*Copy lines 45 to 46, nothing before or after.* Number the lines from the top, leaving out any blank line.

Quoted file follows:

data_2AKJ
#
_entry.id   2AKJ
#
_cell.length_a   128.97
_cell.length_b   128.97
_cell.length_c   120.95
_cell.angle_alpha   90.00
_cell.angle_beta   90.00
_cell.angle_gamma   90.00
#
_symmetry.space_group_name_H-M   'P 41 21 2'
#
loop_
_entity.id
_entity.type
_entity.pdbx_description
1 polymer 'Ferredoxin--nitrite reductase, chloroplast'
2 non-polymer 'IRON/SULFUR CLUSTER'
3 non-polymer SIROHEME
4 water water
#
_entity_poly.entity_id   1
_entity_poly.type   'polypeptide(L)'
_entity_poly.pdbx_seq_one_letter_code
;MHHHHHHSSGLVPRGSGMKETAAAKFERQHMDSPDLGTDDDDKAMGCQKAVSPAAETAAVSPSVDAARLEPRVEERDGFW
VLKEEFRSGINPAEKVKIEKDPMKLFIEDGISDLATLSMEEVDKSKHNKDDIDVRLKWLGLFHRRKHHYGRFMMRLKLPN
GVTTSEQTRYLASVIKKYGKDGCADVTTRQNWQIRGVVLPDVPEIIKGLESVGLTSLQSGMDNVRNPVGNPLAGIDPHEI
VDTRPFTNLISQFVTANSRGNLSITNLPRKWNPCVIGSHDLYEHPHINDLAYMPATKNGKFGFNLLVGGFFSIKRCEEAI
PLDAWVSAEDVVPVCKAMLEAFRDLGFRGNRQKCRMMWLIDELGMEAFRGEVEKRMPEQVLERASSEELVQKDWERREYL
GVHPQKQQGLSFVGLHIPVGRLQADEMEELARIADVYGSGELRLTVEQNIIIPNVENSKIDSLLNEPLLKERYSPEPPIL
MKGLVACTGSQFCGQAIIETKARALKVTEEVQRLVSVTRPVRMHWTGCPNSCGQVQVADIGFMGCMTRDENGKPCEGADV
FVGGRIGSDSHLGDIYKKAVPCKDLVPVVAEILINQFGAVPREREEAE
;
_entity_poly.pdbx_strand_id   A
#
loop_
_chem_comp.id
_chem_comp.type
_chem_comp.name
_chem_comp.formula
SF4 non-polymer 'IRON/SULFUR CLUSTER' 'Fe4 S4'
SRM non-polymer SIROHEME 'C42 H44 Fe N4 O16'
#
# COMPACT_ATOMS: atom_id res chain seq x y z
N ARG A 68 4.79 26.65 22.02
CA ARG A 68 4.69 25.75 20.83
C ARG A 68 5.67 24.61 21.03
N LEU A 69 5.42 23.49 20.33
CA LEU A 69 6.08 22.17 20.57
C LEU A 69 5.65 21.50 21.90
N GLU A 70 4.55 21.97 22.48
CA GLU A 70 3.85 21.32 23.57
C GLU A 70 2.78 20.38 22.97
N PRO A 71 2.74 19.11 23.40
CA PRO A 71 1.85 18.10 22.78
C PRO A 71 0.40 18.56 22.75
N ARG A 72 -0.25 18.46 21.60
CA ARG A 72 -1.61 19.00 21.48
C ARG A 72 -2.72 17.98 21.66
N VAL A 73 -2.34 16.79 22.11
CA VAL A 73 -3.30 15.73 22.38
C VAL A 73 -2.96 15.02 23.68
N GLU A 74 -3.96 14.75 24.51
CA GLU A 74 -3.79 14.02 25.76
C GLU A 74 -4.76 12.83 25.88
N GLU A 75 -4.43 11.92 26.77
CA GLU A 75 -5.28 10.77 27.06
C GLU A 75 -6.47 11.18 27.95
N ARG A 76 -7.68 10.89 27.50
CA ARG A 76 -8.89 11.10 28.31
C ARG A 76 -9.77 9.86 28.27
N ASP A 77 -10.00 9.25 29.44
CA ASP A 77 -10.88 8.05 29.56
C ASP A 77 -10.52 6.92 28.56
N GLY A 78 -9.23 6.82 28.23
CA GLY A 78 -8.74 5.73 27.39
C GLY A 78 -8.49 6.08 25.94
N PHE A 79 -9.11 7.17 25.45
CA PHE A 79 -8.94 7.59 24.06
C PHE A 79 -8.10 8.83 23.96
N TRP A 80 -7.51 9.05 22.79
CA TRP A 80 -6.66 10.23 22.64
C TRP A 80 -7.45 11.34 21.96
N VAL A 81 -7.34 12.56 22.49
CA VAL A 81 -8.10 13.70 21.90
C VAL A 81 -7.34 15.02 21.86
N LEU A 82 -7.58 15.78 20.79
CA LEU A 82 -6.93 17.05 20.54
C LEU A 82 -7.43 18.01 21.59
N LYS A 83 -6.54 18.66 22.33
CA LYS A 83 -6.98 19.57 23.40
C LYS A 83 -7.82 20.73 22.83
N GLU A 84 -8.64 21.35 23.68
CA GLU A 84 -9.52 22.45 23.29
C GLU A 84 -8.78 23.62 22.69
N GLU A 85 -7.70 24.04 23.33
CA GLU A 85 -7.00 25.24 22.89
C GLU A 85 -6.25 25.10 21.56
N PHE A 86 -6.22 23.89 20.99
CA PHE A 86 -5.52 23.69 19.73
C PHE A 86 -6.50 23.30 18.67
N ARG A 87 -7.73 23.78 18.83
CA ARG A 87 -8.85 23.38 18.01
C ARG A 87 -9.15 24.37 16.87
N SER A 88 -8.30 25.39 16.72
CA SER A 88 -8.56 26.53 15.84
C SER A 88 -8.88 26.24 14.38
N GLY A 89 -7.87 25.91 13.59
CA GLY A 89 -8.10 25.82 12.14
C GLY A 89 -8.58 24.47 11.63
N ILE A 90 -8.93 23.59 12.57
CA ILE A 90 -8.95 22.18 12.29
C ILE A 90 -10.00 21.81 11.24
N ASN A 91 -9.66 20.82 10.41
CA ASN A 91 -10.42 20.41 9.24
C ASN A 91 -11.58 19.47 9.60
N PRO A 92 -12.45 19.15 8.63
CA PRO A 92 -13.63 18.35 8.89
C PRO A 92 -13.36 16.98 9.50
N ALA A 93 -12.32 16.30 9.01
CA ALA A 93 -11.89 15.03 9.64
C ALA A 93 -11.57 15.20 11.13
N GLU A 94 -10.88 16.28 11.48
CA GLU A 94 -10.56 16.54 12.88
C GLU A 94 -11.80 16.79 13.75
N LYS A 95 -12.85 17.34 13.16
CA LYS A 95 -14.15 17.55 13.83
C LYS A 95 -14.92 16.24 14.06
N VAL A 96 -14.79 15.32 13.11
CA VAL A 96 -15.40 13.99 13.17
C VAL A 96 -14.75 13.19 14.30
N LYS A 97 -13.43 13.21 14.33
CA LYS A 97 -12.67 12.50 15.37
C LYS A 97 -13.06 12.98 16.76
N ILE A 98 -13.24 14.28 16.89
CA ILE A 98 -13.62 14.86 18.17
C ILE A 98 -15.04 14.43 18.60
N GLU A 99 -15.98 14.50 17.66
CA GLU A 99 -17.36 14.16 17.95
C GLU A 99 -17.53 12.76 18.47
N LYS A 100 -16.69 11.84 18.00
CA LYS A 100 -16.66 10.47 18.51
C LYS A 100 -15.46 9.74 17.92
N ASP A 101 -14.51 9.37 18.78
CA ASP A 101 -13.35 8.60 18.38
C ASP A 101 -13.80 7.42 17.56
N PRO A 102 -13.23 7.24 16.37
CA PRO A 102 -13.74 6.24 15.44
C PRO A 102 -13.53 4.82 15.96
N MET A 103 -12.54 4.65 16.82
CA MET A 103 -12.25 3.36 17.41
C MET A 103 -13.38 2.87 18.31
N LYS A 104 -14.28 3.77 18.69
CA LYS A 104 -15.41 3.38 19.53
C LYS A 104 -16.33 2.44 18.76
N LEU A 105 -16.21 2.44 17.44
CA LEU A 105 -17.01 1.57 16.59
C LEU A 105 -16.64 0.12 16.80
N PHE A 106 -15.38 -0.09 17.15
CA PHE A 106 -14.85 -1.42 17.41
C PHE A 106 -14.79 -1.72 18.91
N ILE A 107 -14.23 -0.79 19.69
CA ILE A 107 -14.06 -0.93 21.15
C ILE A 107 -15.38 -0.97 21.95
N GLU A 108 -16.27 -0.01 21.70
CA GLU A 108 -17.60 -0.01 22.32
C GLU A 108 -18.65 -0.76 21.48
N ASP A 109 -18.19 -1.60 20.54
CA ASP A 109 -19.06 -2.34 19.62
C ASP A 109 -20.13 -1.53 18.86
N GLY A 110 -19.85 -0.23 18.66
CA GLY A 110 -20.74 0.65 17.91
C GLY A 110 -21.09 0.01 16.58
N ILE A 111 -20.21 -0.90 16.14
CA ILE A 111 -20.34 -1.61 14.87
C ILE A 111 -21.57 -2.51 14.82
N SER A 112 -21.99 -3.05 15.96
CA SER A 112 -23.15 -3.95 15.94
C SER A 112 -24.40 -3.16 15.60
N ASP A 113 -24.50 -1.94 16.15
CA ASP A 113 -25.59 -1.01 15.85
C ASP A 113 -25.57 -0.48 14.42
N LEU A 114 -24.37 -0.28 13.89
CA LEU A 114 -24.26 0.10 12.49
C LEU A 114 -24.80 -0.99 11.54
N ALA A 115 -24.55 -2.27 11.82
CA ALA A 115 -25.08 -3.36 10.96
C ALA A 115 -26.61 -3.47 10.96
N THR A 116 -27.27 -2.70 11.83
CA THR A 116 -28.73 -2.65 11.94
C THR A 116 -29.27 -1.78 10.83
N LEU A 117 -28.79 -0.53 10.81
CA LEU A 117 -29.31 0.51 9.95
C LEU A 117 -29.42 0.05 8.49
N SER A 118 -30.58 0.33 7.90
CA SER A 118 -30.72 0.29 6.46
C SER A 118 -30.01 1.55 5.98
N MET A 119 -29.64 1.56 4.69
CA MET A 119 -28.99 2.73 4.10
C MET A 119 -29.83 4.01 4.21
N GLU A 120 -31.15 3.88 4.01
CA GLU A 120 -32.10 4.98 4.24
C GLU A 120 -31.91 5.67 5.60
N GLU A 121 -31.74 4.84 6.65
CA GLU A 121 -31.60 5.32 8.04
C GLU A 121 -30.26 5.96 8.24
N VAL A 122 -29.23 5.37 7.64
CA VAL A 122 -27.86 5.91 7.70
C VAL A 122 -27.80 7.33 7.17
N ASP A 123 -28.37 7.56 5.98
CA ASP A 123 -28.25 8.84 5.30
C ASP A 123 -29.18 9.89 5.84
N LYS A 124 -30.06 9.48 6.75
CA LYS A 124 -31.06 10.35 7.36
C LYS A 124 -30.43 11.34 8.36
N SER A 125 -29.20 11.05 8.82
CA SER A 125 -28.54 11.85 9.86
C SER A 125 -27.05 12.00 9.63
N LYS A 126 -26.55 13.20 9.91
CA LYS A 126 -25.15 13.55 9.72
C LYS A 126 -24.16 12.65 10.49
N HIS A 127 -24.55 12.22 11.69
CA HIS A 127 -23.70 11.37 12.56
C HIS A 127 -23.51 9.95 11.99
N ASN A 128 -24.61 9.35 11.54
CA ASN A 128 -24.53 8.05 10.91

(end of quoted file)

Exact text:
# COMPACT_ATOMS: atom_id res chain seq x y z
N ARG A 68 4.79 26.65 22.02